God that failed

The resignation of suspended Gujarat DIG of Police DG Vanzara,  accused along with a number of other officers in cases of fake encounter killings in the state,  and his charge that the state government has failed to protect them can be seen from different angles.

Vanzara and other officials have been in jail for over five years and the CBI investigation is continuing. His charge has been dismissed by the BJP as an expression of frustration after long years in jail.  His charges against the political leadership, especially against the then minister of state for home Amit Shah, who is himself facing charges, have no legal value as evidence. It can also be rightly asked why officials accused of serious wrongdoing should be protected by the government whose duty is to enforce the law and ensure that those who violate it are punished.

But Vanzara’s charges assume a different meaning in the light of his claim that the jailed officers were implementing a policy of zero tolerance for terrorism adopted at the highest levels of government. This would show that the political leadership, including chief minister Narendra Modi, was not only aware of the officers’ actions but had a more active responsibility for them. Vanzara makes this clear when he says the actions had the explicit sanction and encouragement of the government which, in order to hide its culpability and save its skin, is making scapegoats of its officers. His strongest criticism is directed against Amit Shah and he even has a good word about Modi.  But Modi was holding the home portfolio when the encounters took place and Shah was and still is his right hand man. Therefore Vanzara’s charges would  implicate Modi too. Modi had shown that he is not above ditching his supporters when the state government decided to seek death sentence for a former minister Maya Kodnani,  who was convicted in a 2002 riots case, though this decision was withdrawn later.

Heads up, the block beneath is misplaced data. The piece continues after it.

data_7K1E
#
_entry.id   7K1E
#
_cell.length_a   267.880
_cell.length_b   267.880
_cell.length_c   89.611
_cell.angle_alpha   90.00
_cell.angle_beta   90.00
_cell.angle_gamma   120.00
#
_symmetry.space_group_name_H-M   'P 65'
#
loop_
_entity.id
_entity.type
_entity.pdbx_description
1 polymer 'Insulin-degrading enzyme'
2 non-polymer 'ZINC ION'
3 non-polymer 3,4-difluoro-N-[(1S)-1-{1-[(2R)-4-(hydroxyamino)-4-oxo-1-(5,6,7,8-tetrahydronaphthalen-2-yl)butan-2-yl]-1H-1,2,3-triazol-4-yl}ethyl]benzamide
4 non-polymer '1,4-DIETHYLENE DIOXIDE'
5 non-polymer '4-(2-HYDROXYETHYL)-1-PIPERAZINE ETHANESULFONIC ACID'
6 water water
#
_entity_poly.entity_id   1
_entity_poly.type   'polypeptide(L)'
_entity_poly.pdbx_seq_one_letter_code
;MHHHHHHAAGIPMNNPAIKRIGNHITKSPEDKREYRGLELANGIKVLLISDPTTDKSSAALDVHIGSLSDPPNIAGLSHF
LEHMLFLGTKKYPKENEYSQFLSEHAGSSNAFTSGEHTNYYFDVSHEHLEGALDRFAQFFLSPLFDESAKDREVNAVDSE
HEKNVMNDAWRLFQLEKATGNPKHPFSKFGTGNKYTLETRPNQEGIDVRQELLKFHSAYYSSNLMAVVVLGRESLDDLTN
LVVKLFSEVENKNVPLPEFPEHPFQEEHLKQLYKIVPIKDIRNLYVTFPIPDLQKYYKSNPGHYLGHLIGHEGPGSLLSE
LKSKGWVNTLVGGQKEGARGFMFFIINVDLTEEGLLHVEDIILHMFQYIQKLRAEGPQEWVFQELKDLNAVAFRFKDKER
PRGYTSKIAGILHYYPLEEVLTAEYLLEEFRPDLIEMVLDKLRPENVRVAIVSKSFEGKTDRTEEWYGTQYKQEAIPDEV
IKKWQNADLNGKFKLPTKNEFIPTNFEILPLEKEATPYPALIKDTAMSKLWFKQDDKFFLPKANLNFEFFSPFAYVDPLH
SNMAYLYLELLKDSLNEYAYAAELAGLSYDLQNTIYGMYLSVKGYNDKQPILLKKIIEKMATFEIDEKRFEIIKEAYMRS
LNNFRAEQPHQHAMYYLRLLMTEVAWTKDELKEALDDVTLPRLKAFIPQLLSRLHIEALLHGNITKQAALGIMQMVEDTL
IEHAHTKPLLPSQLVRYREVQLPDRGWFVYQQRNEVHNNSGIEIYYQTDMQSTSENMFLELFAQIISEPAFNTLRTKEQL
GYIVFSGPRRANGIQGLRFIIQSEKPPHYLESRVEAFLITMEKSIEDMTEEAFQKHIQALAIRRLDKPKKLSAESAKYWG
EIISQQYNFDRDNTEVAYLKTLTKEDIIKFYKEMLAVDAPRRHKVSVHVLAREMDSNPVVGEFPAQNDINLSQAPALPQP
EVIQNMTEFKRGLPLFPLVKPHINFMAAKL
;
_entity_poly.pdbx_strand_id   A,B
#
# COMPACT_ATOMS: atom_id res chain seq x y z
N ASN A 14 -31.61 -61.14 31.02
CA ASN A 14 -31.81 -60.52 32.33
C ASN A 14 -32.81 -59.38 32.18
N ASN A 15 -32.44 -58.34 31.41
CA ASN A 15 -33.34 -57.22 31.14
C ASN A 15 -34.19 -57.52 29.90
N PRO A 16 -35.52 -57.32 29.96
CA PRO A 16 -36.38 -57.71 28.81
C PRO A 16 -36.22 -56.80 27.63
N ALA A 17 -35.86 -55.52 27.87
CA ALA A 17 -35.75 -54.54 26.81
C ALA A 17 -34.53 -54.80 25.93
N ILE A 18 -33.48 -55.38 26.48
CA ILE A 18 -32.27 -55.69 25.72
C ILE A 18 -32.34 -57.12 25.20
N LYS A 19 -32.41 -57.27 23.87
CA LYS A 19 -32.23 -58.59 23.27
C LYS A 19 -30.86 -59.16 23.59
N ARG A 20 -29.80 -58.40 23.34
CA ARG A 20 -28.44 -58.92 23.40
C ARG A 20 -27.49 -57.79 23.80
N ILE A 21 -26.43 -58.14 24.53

The claims and complaints of an accused have only limited value. But given the available information about the series of extra-judicial killings in Gujarat during 2002-2007 and the state government’s record of handling the cases related to them, the charges will strengthen public perceptions about the involvement  of the political leadership in them. A recent charge, made in a sting operation, of an attempted cover-up by some BJP leaders of one of the encounter killings, will further strengthen those perceptions.

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